OMEGA produced two different limited edition 007 watches to “celebrate” the last film. There are now no fewer than eight different James Bond 007 OMEGA Seamaster Diver 300m’s: three limited editions, one numbered edition and four standard production models.
There’s also a platinum version for the princely sum of £44,480. You’ve got to have a lot of spare cash and a strong penchant for watches and James Bond to drop £45K on an OMEGA. Regardless, the watch shows just how far from affordability the Seamaster Diver 300m has strayed.
It’s not just the 300m range that suffers from bloating; the Planet Ocean comes in 49 varieties. But wait! There’s more! The OMEGA Seamaster and Planet Ocean collections are dwarfed by the farrago that is the Aqua Terra collection. You have the choice of 99 different models. Why on earth do you need nearly one hundred different varieties of the same watch?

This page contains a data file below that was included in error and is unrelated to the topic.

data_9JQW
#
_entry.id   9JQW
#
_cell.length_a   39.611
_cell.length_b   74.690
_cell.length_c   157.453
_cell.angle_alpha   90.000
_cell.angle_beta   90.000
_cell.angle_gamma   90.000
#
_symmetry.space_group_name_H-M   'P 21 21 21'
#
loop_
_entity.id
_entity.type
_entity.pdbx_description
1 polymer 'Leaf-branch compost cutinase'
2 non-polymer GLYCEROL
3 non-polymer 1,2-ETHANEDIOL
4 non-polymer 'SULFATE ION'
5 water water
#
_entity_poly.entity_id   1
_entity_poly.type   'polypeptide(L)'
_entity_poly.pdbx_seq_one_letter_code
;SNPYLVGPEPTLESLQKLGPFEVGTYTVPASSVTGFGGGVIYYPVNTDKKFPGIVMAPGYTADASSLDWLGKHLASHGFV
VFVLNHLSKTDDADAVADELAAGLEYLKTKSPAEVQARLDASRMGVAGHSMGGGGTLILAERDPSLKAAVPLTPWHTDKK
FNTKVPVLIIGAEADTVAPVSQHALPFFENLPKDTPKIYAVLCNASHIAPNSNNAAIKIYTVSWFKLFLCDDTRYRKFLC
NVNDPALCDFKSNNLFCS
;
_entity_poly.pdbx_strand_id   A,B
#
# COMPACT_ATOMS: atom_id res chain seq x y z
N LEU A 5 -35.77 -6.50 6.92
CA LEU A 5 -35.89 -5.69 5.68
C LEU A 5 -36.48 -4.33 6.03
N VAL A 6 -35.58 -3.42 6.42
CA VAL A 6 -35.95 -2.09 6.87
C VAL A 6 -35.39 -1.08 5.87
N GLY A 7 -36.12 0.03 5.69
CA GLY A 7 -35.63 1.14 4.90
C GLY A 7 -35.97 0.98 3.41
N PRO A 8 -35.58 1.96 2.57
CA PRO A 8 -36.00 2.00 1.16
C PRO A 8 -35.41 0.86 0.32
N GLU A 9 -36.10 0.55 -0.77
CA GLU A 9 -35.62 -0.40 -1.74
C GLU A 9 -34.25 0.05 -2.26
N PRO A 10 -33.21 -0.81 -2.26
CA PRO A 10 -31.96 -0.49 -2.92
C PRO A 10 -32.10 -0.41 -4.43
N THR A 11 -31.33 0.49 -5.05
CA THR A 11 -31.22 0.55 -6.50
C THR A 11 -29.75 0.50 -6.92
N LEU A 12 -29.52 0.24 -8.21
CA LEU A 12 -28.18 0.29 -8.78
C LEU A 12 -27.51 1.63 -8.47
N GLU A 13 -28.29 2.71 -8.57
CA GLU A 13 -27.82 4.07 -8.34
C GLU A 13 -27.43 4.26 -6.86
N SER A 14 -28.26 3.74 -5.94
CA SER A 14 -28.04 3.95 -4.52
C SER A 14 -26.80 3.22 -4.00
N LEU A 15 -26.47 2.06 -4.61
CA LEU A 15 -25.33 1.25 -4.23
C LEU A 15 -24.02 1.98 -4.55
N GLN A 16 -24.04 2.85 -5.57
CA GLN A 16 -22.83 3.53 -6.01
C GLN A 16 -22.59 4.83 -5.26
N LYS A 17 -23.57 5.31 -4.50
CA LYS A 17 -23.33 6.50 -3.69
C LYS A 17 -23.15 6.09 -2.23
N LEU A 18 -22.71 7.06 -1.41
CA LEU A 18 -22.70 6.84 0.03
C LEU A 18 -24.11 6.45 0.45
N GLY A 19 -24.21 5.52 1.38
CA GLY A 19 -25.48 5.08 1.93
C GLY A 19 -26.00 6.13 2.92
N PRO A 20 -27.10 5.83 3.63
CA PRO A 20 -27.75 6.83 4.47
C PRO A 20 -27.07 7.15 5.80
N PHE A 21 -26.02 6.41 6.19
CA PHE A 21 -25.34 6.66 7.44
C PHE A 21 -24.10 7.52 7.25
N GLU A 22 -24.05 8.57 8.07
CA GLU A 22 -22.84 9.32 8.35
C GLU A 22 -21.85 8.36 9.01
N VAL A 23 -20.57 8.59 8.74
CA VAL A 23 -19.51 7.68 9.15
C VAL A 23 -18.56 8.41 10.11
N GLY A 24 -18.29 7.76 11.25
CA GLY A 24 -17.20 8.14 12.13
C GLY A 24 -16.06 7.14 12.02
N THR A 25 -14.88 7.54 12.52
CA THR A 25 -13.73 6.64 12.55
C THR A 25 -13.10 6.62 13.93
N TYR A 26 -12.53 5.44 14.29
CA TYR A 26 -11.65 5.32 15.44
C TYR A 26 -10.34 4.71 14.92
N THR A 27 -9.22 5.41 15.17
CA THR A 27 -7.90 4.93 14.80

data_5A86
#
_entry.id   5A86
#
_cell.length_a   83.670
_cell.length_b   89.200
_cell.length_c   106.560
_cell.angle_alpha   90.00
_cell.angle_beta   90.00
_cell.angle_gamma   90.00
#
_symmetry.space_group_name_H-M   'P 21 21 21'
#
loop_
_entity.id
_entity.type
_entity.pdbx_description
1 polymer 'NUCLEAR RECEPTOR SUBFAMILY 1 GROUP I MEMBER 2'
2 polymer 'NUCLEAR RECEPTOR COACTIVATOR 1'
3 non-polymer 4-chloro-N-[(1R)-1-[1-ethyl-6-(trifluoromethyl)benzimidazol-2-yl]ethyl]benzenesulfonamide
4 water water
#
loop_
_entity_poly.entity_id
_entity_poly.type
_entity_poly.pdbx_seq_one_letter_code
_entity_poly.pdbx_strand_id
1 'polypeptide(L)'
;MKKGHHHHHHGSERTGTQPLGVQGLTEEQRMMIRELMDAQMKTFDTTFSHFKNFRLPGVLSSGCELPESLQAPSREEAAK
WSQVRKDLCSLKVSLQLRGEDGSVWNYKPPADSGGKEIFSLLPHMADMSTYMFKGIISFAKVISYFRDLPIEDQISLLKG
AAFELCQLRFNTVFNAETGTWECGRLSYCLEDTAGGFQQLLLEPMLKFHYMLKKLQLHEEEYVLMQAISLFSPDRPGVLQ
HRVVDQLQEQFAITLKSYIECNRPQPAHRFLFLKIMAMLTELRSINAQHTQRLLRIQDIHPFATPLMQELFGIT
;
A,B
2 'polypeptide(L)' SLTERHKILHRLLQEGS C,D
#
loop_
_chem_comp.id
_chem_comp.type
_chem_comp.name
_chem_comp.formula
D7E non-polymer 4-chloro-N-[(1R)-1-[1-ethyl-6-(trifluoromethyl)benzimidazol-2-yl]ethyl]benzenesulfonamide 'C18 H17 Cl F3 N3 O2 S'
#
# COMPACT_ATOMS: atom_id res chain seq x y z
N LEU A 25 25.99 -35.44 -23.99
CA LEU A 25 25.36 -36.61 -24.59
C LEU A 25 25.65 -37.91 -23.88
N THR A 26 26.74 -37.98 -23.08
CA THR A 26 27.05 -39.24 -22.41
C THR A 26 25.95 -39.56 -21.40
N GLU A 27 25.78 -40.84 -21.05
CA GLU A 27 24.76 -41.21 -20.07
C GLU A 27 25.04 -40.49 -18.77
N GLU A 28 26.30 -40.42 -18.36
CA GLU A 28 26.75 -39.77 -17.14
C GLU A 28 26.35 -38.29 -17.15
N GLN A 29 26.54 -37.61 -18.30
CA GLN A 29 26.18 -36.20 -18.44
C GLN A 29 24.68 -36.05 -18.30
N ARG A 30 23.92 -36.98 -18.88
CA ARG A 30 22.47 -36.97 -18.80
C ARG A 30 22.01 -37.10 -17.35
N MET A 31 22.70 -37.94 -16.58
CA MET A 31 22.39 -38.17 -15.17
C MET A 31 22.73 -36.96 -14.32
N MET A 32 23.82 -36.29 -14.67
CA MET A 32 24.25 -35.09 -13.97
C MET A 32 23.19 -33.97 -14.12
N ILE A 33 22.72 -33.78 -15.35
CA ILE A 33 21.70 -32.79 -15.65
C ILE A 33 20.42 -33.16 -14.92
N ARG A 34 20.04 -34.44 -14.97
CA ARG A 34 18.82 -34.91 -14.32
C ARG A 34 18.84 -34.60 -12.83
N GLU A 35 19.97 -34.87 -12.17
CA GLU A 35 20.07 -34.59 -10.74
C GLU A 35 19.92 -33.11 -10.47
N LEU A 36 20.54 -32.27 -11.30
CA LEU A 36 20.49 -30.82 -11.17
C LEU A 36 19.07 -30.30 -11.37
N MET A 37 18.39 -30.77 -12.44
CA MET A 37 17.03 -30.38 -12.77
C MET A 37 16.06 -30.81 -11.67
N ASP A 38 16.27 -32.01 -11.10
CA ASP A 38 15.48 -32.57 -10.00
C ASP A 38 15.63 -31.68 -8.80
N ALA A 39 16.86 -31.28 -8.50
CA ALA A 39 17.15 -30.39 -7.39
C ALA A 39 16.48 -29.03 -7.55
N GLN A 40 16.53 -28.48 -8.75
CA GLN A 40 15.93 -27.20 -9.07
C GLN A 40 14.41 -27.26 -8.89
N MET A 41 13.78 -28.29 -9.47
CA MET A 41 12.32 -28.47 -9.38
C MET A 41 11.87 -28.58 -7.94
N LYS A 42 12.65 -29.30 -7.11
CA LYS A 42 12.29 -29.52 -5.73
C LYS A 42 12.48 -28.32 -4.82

What annoys me the most isn’t the ridiculously large watch collections. It’s how lazy and
gimmicky OMEGA is these days. Take the America’s Cup model as an example. A sailing watch with a clip-on and off bracelet? What could possibly go wrong? It’s fitted with the helium escape valve – a rather odd choice considering the watch is designed to be on the water, not under it.
It’s the same watch as the standard chronograph, with the same 9900 calibre, with a few gimmicky additions, such as locking the Chrono function, a regatta counter and the clip-on bracelet. These little additions will set you back an eye-watering £2,410 extra. You could buy the standard chronograph and a Tudor Black Bay for the same money as the America’s Cup.
The gimmicks don’t end there. This week, OMEGA revealed the Seamaster Diver 300M Co-Axial Master Chronometer Black Black – a watch that barely looks legible in the promotional shots. So now the owners of the Dark Side of the Moon Speedmaster Black Black can sport the same look in the swimming pool. Has one-upmanship become reached the point where a collector’s happy to drop £7,410 and £9,990 on illegible watches?